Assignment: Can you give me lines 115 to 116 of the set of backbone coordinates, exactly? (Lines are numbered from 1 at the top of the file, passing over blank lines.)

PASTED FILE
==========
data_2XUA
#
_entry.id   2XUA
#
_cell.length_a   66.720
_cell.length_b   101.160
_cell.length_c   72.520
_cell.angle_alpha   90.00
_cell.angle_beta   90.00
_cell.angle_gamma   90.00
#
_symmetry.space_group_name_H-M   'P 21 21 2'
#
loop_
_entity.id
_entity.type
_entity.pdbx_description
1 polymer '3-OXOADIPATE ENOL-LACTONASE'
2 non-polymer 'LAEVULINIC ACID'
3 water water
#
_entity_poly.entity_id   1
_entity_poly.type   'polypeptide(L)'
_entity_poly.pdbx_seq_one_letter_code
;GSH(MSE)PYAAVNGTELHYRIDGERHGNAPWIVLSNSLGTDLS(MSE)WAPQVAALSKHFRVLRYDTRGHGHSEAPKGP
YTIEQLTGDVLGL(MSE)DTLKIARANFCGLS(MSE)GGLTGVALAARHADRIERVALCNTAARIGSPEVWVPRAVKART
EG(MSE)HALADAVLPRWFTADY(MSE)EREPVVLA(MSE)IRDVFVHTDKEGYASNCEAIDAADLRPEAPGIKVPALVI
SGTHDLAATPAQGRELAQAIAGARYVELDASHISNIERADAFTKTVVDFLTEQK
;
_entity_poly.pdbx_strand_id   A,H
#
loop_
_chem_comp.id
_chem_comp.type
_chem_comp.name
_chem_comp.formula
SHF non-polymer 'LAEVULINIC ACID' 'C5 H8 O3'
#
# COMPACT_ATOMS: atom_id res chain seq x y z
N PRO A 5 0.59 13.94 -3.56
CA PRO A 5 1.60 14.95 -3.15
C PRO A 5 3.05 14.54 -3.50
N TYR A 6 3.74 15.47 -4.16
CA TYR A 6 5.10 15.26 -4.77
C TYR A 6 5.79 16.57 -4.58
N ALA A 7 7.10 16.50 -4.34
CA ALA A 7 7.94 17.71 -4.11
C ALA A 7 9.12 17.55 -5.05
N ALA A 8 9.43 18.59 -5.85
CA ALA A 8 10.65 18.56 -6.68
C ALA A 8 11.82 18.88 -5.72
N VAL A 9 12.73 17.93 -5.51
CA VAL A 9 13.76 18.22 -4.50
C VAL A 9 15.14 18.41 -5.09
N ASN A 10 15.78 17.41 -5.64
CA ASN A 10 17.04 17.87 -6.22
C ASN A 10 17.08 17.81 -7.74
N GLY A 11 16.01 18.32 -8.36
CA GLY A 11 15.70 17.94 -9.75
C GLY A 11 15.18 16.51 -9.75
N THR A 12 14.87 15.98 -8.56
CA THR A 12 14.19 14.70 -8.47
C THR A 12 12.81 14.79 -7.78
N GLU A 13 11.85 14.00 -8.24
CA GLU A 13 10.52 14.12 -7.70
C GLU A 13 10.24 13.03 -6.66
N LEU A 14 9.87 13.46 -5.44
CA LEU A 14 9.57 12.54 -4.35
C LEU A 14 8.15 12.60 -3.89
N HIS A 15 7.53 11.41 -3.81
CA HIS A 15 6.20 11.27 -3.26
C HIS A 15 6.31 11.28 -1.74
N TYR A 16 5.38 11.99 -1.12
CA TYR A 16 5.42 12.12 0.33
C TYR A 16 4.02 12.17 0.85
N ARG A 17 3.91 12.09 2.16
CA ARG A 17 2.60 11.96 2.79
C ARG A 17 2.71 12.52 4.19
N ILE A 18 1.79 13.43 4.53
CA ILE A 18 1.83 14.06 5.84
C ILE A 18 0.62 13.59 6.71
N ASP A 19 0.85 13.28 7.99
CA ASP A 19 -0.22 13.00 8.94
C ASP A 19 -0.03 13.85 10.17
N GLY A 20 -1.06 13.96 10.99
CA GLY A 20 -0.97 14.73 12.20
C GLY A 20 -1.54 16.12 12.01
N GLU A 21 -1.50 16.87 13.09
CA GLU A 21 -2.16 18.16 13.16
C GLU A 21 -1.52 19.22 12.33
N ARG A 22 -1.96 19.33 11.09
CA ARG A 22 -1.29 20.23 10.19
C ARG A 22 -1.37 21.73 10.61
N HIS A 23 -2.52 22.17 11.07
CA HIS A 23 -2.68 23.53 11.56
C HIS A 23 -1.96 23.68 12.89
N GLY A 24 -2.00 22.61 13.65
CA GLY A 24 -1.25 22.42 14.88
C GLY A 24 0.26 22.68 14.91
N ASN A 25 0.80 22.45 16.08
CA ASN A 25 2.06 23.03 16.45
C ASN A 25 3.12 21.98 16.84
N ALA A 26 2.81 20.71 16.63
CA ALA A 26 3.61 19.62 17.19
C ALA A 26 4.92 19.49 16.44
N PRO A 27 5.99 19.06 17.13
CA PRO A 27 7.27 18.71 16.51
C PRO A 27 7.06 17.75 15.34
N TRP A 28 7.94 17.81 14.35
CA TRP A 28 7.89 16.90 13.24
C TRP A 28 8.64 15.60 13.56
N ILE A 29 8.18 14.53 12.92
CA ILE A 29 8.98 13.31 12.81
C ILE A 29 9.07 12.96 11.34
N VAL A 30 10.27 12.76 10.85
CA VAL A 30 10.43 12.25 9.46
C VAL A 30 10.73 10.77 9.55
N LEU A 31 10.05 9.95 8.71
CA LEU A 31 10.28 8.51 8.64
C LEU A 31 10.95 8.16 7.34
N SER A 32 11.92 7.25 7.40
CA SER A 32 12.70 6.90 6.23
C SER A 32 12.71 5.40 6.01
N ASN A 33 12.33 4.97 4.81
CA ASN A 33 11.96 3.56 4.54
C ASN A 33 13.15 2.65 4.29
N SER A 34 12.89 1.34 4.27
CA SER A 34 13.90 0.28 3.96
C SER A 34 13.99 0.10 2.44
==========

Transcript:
N VAL A 30 10.27 12.76 10.85
CA VAL A 30 10.43 12.25 9.46